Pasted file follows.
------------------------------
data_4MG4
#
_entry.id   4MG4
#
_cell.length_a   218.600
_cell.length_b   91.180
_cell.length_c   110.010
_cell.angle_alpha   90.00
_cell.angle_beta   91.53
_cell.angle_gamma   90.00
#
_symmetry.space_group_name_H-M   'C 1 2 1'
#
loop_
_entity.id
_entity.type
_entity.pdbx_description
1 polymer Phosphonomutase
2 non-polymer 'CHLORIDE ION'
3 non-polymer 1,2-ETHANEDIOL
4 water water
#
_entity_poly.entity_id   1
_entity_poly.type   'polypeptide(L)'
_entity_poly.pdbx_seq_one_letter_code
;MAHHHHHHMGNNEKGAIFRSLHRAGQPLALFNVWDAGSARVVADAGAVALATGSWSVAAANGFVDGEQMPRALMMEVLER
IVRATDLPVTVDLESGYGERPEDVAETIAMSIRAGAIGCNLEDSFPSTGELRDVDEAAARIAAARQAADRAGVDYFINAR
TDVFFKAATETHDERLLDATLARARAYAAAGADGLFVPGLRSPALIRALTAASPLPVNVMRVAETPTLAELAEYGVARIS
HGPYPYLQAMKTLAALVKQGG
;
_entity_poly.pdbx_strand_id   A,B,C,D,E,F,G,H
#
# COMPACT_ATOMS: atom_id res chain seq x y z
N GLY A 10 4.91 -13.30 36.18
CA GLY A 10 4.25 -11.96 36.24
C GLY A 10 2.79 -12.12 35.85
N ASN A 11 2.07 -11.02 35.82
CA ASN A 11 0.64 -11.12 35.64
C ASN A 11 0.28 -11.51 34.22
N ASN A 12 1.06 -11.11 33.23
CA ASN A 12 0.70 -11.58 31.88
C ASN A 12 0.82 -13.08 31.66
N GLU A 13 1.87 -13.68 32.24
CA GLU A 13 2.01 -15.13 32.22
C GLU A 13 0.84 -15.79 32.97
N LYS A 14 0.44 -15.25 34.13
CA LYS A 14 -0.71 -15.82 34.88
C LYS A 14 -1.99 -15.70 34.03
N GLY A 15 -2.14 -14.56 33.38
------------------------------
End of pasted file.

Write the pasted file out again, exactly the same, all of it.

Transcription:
data_4MG4
#
_entry.id   4MG4
#
_cell.length_a   218.600
_cell.length_b   91.180
_cell.length_c   110.010
_cell.angle_alpha   90.00
_cell.angle_beta   91.53
_cell.angle_gamma   90.00
#
_symmetry.space_group_name_H-M   'C 1 2 1'
#
loop_
_entity.id
_entity.type
_entity.pdbx_description
1 polymer Phosphonomutase
2 non-polymer 'CHLORIDE ION'
3 non-polymer 1,2-ETHANEDIOL
4 water water
#
_entity_poly.entity_id   1
_entity_poly.type   'polypeptide(L)'
_entity_poly.pdbx_seq_one_letter_code
;MAHHHHHHMGNNEKGAIFRSLHRAGQPLALFNVWDAGSARVVADAGAVALATGSWSVAAANGFVDGEQMPRALMMEVLER
IVRATDLPVTVDLESGYGERPEDVAETIAMSIRAGAIGCNLEDSFPSTGELRDVDEAAARIAAARQAADRAGVDYFINAR
TDVFFKAATETHDERLLDATLARARAYAAAGADGLFVPGLRSPALIRALTAASPLPVNVMRVAETPTLAELAEYGVARIS
HGPYPYLQAMKTLAALVKQGG
;
_entity_poly.pdbx_strand_id   A,B,C,D,E,F,G,H
#
# COMPACT_ATOMS: atom_id res chain seq x y z
N GLY A 10 4.91 -13.30 36.18
CA GLY A 10 4.25 -11.96 36.24
C GLY A 10 2.79 -12.12 35.85
N ASN A 11 2.07 -11.02 35.82
CA ASN A 11 0.64 -11.12 35.64
C ASN A 11 0.28 -11.51 34.22
N ASN A 12 1.06 -11.11 33.23
CA ASN A 12 0.70 -11.58 31.88
C ASN A 12 0.82 -13.08 31.66
N GLU A 13 1.87 -13.68 32.24
CA GLU A 13 2.01 -15.13 32.22
C GLU A 13 0.84 -15.79 32.97
N LYS A 14 0.44 -15.25 34.13
CA LYS A 14 -0.71 -15.82 34.88
C LYS A 14 -1.99 -15.70 34.03
N GLY A 15 -2.14 -14.56 33.38